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Fashion fairy godmother




The biggest embarrassment probably a woman can experience, especially if she is in the upper echelons of society or high up in the corporate ladder, is walking into an event and finding out another woman is wearing exactly the same dress.

It’s a fashion horror story that anyone wants to avoid. Who wants to be a laughingstock or a subject of dinner conversations? So, the option would be to scour stores far and wide for unique choices. But then, this takes out the joy supposedly one finds in shopping, entails a lot of time and is utterly inconvenient. So, why suffer?

To save them the trouble, some society women have “secretly” engaged the services of Eliza Montilla, who does the shopping for them. She is not a personal shopper though, but one with an eye for style, fashion trends and knowledge of what fits certain personal profiles. That makes Montilla a stylist.

Defining a stylist

“A stylist is someone you go to when you need help with what to wear like when you have an event and you have no clue on what to put on,” explains Montilla. “A stylist would be someone to assist you, whether it be to pull out the clothes or to actually buy them for you. With a stylist you have options, so you know you are not just limited to one thing.”

A stylist may be unheard of for those who prefer to do their own shopping for clothes as shown by the throngs of people at the malls, sale or no sale. But then, no one just wakes up one day and decides that she wants to be a stylist. Not in the case of Montilla.

“I was a consumer, so I was just buying clothes for myself. And then, people, first my family, would see me wearing the clothes and would ask where I bought the clothes and if I can get them a bigger size. Then I would suggest that I think black is not bagay (apt) for you or something like that. So, that was how I started,” says Montilla.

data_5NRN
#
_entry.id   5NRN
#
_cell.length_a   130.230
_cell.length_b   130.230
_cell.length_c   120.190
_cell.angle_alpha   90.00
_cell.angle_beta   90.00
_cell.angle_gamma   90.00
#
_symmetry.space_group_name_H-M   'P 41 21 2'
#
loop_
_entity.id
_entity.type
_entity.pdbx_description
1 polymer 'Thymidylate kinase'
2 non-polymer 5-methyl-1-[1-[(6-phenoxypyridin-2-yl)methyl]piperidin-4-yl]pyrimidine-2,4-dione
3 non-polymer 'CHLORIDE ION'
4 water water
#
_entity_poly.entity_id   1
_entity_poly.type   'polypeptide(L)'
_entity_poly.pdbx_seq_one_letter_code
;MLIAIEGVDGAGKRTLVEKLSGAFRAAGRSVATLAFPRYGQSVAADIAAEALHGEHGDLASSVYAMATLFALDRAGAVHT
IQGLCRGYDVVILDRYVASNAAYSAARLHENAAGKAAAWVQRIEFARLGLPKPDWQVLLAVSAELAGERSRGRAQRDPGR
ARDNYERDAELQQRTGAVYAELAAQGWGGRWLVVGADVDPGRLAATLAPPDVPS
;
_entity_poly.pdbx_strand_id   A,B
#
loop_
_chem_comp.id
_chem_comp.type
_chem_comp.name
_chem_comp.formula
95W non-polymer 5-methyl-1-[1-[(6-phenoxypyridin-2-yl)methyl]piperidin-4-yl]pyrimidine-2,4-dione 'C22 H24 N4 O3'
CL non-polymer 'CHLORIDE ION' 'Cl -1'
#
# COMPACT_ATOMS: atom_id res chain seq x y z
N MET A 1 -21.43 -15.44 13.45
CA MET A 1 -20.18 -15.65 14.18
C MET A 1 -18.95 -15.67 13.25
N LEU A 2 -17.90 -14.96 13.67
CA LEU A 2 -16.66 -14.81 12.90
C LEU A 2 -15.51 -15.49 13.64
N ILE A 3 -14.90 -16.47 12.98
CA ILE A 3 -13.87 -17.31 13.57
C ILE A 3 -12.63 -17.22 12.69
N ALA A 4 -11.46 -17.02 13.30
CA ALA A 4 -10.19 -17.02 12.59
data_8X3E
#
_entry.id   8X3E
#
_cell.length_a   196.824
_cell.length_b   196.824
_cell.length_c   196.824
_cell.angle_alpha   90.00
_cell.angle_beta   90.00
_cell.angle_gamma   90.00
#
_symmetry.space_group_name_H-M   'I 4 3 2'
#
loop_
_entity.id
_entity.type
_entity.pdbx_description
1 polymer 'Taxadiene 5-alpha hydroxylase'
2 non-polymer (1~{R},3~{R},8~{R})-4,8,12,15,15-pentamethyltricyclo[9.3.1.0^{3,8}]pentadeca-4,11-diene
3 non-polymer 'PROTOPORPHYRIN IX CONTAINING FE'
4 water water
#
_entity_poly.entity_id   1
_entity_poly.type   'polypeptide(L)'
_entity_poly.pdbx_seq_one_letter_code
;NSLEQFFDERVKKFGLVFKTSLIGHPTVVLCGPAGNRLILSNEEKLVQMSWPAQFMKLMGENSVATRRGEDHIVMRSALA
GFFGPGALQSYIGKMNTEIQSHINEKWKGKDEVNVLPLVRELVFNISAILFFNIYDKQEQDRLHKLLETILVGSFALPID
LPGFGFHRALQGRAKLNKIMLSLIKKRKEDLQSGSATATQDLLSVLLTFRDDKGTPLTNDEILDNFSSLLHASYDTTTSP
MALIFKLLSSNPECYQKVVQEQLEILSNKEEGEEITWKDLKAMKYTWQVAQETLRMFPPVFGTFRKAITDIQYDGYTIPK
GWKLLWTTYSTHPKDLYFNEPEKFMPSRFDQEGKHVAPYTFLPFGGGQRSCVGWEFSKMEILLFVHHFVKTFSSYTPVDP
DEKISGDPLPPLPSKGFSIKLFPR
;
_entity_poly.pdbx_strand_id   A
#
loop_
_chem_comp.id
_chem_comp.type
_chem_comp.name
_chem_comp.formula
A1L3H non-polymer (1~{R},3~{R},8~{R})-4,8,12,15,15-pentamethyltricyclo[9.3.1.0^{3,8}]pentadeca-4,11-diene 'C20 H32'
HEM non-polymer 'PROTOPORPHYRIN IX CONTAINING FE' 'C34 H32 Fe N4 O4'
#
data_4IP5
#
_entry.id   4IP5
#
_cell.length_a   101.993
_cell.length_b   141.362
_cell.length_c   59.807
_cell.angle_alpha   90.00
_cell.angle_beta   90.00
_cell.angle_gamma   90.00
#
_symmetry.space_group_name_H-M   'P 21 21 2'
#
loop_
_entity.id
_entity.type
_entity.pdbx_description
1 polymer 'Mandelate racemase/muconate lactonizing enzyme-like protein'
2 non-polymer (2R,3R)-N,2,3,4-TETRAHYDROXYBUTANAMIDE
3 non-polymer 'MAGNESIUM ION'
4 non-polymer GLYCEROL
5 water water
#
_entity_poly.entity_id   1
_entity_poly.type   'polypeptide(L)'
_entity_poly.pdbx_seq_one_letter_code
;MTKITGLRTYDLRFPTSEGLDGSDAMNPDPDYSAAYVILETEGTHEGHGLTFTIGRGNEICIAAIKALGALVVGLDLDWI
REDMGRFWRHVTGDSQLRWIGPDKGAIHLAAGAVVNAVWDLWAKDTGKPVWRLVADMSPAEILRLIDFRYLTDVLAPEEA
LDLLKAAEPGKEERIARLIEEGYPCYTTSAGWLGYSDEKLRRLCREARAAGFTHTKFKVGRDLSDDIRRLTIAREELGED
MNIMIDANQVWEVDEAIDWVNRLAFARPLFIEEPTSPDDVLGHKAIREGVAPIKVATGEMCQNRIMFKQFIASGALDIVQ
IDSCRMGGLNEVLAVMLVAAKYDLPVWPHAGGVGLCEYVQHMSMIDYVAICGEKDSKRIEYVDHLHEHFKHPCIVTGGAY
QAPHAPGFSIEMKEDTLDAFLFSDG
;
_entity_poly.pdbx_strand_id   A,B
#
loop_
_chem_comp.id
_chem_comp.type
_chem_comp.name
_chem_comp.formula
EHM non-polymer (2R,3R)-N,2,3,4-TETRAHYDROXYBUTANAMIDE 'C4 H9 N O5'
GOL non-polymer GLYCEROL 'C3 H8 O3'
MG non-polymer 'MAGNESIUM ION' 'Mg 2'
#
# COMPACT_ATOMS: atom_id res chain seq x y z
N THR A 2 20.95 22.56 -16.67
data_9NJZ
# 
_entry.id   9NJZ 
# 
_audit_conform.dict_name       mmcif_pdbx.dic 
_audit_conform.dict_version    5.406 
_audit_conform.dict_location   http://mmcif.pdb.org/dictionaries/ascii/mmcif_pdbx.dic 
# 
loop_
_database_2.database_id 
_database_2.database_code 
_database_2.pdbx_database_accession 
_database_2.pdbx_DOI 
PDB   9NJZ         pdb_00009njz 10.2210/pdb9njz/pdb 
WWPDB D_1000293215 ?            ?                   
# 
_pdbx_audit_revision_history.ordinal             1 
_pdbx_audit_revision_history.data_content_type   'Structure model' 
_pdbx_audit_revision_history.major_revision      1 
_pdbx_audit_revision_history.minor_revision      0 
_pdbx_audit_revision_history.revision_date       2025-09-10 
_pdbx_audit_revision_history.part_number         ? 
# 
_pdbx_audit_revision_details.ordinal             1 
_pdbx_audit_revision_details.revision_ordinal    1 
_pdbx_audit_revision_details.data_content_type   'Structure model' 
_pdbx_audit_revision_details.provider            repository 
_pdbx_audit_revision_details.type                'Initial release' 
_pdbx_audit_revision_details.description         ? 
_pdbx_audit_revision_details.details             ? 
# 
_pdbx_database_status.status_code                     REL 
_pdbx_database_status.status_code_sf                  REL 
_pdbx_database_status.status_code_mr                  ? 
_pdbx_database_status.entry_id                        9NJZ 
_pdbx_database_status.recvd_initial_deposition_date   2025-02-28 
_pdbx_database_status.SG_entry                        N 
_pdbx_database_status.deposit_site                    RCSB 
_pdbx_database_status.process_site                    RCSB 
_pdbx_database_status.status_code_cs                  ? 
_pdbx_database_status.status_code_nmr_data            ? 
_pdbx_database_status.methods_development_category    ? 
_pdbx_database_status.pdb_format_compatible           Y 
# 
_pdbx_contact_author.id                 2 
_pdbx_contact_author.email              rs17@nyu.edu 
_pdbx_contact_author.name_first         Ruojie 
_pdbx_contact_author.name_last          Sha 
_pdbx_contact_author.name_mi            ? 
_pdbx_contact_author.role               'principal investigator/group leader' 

Friends and family started to ask her to buy clothes for them, so she thought of investing. “I decided to invest in a few pieces. I thought, ‘What if I buy five pieces and then I try to sell it?’ And in about 48 hours, the first collection that I bought was gone,” relates Montilla, who decided to leave her family business and focus on being a stylist full-time.

MONTILLA always pushes her clients to try on new things, because she believes that ‘you will never know if something fits you untill you actually wear it.’

High society, low profile

Since then, she puts clothes on a group of women, who are considered the who’s who of Philippine upper-class society. You might have seen them as they are visible in the media or frequently invited to high-society events.

The common profiles? These are women who have no time to shop for themselves anymore due to heavy schedule and work demands and those who do not want to be bothered with shopping and would rather spend time on something more worthwhile than browsing through racks of clothes in a department store, however high-end it is. So, Montilla takes care of buying, styling, suggesting, critiquing, encouraging and editing their looks.

And with no traditional advertising to speak of, except on social media platforms like Facebook and Instagram, Montilla relies on word of mouth in beefing up her clientele. “Like someone will say, ‘I got this dress from Eliza’ and then I will get text messages from that person.”

There’s actually a logic behind keeping a low profile.

“We really prefer referrals because we want our clientele to remain small and exclusive.
Because the problem with women in Metro Manila is they have a stigma of wearing the same clothes to a party. So, when people discovered us, we’re like their secret shopping source.
With us, you will always find something one-of-a-kind because we are relatively small but we have good quality pieces,” says Montilla, who usually buys clothes in Hong Kong, where, according to her, the fashion industry and high-quality designs are concentrated.

ELIZA Montilla always has an eye for style.

A style for each client

With the style profiles of each client in mind, Montilla can confidently buy clothes whether or not there’s an order.

“When I buy clothes, I have my clients in mind. Before, when I was starting out, I would buy stuff that I would like personally then I’d say if they don’t buy it, then I’ll just wear it so I’m a consumer myself,” says Montilla, whose son helps her with styling for men.